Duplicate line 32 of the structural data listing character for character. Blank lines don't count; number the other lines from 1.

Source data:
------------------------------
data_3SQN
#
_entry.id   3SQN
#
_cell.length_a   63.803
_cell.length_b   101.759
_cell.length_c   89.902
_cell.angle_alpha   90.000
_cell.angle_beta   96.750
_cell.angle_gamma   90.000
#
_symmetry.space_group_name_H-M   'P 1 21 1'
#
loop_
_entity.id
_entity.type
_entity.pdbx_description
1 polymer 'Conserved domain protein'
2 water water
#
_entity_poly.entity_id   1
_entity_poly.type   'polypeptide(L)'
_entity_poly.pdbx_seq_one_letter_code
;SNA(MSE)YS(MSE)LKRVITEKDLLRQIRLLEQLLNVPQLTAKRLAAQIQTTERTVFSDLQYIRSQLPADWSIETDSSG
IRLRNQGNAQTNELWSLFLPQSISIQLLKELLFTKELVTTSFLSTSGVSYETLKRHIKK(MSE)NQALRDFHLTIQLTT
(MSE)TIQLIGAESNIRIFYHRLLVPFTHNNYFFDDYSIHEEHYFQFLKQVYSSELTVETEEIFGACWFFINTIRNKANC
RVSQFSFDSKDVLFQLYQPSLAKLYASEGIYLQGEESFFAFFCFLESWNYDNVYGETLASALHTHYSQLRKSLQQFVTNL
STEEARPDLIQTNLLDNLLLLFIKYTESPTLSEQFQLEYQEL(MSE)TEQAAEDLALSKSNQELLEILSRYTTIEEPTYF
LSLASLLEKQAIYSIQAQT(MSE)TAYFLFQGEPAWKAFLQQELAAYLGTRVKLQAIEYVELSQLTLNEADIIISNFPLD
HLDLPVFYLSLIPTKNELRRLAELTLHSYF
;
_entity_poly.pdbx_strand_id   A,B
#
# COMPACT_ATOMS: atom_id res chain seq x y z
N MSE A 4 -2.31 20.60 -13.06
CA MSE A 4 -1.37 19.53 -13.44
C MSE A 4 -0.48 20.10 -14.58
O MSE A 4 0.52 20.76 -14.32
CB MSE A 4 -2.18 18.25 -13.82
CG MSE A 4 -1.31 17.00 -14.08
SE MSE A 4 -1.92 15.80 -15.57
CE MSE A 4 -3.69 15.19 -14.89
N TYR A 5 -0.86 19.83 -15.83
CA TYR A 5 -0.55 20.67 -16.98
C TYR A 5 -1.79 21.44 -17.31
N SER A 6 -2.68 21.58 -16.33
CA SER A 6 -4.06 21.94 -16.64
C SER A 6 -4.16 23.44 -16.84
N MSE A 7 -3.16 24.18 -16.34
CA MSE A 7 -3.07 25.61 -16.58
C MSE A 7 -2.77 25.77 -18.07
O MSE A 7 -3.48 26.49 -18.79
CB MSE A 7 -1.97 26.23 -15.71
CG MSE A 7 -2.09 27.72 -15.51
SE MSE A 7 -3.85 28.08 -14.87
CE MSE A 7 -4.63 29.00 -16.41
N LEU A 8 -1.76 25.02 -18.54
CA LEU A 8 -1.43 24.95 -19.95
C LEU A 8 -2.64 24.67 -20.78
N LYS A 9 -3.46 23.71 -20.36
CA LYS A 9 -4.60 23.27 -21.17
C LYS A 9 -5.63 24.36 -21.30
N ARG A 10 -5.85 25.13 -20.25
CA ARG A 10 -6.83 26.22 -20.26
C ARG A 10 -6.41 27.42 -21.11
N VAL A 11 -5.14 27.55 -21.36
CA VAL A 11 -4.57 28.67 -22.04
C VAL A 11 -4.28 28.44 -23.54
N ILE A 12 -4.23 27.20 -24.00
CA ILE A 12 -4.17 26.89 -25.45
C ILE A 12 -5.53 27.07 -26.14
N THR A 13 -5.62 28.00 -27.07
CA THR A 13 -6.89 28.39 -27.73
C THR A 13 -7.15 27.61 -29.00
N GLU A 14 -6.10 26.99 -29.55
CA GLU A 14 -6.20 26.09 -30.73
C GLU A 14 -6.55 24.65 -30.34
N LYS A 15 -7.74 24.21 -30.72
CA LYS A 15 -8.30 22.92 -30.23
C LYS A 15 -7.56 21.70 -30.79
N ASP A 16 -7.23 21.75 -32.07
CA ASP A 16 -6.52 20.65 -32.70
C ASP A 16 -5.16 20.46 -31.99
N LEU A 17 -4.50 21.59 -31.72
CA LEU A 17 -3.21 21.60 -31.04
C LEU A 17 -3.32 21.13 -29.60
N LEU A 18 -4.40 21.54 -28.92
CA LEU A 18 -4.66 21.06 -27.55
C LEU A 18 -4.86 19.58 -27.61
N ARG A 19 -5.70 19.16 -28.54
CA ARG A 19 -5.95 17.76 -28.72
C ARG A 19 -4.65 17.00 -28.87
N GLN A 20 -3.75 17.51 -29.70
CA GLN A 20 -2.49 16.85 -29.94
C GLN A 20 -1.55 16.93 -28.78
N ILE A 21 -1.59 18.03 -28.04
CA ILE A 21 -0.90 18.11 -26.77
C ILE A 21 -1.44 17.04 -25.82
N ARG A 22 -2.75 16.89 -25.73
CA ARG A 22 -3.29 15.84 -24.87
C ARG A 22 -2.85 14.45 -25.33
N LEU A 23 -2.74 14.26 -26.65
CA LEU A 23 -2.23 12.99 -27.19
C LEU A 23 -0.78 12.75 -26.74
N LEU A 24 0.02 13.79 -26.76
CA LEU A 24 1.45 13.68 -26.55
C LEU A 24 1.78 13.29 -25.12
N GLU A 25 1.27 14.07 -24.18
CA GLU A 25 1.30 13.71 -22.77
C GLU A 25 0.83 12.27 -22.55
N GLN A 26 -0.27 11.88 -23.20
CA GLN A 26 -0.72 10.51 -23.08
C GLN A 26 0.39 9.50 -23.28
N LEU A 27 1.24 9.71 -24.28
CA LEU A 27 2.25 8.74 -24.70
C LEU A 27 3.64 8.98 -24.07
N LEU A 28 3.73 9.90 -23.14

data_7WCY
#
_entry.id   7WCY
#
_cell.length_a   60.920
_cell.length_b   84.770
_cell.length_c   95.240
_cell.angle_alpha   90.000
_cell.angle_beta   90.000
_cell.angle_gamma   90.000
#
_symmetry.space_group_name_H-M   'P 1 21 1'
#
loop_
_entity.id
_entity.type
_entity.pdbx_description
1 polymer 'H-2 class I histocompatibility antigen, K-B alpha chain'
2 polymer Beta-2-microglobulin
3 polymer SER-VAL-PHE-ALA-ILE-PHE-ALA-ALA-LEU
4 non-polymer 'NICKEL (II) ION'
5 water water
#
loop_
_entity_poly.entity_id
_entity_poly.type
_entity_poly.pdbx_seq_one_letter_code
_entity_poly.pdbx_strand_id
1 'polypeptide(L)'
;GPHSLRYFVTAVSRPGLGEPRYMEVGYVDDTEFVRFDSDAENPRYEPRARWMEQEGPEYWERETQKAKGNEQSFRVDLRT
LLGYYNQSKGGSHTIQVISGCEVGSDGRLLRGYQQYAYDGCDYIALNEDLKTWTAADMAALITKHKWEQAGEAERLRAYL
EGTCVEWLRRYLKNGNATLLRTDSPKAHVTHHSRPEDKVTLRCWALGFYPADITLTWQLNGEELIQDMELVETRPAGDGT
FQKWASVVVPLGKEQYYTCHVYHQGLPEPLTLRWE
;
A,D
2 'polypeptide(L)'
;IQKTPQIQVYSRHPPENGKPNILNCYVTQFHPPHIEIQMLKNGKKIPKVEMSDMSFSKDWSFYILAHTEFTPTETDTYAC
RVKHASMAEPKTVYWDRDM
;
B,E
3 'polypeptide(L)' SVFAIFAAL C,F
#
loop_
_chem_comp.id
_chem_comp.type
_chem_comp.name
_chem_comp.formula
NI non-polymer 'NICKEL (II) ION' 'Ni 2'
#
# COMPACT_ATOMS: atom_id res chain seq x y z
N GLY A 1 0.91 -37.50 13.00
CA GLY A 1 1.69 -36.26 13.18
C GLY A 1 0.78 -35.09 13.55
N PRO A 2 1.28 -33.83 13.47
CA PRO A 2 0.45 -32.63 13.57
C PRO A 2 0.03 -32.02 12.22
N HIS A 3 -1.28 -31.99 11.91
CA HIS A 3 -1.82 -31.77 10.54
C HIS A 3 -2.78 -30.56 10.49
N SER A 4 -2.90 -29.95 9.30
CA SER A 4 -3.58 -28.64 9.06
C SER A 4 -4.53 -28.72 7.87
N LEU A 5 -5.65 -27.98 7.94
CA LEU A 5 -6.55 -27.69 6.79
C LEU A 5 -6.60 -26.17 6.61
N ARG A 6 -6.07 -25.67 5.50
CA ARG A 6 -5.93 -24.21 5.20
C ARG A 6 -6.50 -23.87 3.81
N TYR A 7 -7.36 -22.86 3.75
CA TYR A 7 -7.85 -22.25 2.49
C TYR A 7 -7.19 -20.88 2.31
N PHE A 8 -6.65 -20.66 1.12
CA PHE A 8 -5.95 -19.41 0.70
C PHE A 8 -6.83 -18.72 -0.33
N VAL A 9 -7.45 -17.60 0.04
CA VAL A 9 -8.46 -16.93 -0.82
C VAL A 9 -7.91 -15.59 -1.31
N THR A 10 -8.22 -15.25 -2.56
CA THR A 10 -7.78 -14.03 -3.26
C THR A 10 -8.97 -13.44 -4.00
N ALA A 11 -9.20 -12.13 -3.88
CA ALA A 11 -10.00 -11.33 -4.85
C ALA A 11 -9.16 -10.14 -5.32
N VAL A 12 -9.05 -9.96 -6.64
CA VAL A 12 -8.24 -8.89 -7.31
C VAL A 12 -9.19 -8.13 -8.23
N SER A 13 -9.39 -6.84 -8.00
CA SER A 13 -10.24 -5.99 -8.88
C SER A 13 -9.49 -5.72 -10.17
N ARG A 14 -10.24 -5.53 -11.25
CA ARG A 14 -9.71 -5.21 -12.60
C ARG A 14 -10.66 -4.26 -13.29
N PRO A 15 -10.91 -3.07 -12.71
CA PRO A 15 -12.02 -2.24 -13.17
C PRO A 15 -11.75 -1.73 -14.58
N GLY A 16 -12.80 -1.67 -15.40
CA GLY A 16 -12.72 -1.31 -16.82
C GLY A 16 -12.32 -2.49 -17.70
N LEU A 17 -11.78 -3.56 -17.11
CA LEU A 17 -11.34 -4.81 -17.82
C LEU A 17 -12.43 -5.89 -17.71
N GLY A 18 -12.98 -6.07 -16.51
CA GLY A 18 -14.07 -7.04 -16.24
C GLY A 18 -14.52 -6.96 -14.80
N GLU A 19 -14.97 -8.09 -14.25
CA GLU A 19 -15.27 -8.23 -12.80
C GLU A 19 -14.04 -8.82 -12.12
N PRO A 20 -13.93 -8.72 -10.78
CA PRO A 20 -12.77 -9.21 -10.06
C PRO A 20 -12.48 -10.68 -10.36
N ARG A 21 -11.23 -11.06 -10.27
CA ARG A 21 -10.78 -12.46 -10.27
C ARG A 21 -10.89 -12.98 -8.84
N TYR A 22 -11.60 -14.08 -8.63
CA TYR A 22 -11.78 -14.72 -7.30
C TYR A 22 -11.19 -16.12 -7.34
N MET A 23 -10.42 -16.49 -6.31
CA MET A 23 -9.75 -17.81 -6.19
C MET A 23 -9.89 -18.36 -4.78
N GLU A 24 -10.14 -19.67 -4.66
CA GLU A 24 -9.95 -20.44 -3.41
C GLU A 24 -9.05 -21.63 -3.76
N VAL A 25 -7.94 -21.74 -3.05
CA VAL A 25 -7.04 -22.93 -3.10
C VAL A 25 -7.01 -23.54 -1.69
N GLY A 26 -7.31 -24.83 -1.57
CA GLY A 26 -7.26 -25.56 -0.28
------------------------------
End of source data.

_entity_poly.pdbx_strand_id   A,B